The Path To Bodhichitta

You start where you are, the practice will meet you there.

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Location: Kuala Lumpur, Malaysia

Wednesday, August 26, 2009

More Excerpts From Farhi

It may come as a shock to find out that our personality doens't change very much through all this practice.

Regardless of how mature we are in our spiritual understanding, at any time we can experience a descent. Some people describe this as the dark night of the soul, others a crossing over, others a breakdown. I believe that the intensity of these experiences, especially when they occur well down the road of a spiritual quest, comes from our proximity to rather than our distance from our authentic self. If such experiences can be welcomed as part of one's spiritual work rather than derided and held up as proof of one's spiritual failure, a tremendous internal shift occurs.

Whether we are a beginner or a strongly established Yoga practitioner, there is little variation in the experience of hitting the edge. Even in simple physical terms, this is true. A beginner with the flexibility of an ironing board may bend forward twenty degrees, and there it is, the sensation that says, "That's it, I'm stuck." He feels a tightness, a constriction, an uncomfortable resistance in that moment. The most advanced hatha yogi trying to fold forward also hits that edge and the physical sensation is exactly the same. The beginner looks at the advanced student and believes his adept comrade is having a different and undoubtedly better experience, but in truth they are having the same experience. The only differences are the places where the experience occurs and the choice in the response. The apparent beginner can have an advanced response: listening, accepting, inquiring into the nature of this edge of resistance. The seemingly advanced practitioner can have a beginner's response: refusing, deriding, forcing or injuring. As long as we are tyrannized by an ideal of perfection we will always be at war with ourselves.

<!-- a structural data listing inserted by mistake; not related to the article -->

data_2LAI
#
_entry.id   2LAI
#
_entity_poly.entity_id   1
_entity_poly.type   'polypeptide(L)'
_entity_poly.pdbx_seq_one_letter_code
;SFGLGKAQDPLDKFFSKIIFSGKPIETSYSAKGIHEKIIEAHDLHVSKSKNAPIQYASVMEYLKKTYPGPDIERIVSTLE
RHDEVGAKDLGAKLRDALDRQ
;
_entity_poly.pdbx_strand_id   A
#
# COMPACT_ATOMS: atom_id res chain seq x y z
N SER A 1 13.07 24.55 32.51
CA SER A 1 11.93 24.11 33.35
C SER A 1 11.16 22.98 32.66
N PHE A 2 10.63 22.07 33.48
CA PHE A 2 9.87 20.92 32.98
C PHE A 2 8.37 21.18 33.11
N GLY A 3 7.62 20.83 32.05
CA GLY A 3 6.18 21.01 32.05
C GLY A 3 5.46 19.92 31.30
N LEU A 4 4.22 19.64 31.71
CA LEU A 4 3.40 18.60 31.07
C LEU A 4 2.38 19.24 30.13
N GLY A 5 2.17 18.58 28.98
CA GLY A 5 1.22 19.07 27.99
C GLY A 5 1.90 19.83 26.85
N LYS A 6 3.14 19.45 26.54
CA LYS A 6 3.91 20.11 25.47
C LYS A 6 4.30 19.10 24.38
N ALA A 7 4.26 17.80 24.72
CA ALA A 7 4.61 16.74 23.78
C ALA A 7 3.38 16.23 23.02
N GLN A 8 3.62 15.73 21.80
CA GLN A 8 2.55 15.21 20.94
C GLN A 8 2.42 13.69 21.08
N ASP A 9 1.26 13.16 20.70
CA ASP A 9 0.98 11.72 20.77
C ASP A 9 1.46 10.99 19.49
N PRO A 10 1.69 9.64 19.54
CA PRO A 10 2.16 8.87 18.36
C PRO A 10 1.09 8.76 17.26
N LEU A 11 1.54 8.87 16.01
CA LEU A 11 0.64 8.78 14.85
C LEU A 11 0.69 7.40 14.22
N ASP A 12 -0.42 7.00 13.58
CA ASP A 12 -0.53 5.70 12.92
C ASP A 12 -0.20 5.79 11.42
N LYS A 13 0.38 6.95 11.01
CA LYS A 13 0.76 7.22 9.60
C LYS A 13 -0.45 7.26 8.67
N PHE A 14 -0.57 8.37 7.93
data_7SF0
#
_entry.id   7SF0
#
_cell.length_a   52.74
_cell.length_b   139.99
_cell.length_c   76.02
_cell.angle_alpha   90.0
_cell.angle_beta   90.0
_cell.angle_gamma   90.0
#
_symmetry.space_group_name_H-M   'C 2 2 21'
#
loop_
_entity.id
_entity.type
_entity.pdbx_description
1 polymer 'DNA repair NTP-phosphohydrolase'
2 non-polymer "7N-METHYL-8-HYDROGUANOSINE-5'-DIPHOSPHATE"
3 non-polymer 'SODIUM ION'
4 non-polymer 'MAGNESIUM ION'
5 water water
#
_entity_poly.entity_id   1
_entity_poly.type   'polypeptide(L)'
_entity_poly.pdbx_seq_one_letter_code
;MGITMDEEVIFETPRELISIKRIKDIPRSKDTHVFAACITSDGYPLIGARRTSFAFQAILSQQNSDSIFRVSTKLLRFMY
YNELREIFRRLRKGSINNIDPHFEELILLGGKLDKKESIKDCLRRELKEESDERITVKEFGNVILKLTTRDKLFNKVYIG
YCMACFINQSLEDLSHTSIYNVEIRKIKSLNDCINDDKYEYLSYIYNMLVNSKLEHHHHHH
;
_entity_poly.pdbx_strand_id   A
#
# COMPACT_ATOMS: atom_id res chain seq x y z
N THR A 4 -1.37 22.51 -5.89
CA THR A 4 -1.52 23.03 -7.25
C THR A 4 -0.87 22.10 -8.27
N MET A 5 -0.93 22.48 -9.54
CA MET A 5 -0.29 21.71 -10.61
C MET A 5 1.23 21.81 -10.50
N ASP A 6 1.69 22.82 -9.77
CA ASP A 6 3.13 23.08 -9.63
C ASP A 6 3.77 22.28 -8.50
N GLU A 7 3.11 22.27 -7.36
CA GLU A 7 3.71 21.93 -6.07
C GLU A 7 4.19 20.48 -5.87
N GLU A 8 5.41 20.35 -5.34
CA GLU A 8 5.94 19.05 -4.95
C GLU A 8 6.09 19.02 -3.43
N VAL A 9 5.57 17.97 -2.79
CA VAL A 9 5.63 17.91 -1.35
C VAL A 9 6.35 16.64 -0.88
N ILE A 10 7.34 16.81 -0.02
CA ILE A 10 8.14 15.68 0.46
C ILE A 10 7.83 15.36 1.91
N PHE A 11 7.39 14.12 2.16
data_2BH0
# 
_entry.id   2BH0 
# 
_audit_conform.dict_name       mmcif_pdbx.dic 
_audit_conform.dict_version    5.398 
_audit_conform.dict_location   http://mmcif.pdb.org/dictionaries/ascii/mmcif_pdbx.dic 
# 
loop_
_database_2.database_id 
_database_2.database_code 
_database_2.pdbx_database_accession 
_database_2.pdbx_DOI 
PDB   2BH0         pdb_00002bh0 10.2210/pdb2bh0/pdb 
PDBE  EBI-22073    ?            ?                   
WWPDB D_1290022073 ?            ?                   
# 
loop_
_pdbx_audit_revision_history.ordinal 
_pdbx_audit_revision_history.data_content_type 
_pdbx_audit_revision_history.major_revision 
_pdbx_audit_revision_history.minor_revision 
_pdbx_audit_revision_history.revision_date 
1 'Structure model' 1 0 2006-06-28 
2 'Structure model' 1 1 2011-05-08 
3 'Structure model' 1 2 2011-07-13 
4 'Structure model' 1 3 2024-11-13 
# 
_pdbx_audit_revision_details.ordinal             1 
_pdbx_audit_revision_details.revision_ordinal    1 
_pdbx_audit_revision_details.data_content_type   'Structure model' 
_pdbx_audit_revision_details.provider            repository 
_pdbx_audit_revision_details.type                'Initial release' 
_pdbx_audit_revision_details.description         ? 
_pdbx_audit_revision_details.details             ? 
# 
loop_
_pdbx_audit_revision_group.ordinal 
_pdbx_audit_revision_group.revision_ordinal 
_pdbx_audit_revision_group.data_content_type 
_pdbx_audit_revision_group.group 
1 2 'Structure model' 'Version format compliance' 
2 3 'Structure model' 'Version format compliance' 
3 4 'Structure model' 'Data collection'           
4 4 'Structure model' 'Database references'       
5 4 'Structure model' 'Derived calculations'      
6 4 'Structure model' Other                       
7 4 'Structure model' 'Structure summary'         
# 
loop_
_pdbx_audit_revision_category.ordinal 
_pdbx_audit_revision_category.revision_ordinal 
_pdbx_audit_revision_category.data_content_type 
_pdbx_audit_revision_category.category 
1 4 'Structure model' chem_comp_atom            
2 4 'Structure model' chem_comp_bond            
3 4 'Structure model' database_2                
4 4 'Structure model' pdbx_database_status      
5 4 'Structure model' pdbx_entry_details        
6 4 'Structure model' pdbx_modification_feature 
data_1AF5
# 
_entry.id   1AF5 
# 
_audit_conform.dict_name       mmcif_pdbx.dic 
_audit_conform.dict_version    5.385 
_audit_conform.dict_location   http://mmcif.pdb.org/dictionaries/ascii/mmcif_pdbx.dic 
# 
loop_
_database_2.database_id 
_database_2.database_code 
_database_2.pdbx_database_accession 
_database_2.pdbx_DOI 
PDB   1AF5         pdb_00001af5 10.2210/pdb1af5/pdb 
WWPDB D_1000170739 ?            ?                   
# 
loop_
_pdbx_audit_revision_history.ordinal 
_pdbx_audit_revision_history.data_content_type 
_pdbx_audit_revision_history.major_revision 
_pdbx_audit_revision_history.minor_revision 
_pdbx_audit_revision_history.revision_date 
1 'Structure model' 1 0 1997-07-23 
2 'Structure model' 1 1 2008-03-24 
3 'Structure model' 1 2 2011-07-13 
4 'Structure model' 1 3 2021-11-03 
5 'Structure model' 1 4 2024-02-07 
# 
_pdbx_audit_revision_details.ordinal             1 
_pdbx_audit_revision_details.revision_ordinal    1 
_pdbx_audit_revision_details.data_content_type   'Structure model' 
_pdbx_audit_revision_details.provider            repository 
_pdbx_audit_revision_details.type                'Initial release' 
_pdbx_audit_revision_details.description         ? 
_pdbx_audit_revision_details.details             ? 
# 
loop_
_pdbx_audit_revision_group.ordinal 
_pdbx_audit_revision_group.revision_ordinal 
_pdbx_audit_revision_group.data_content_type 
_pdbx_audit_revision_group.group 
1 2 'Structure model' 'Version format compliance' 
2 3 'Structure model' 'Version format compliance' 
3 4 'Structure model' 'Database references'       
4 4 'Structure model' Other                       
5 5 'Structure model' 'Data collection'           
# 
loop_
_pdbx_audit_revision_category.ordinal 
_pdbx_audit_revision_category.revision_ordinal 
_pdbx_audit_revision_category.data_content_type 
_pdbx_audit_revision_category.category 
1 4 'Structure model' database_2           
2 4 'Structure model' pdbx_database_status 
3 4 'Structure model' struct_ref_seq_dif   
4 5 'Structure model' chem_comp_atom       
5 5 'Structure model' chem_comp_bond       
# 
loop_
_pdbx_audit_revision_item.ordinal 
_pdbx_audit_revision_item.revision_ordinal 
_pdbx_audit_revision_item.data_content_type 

How do we know whether our path or action is our dharma? Our dharma is almost always the option we choose last because it is the most challenging.


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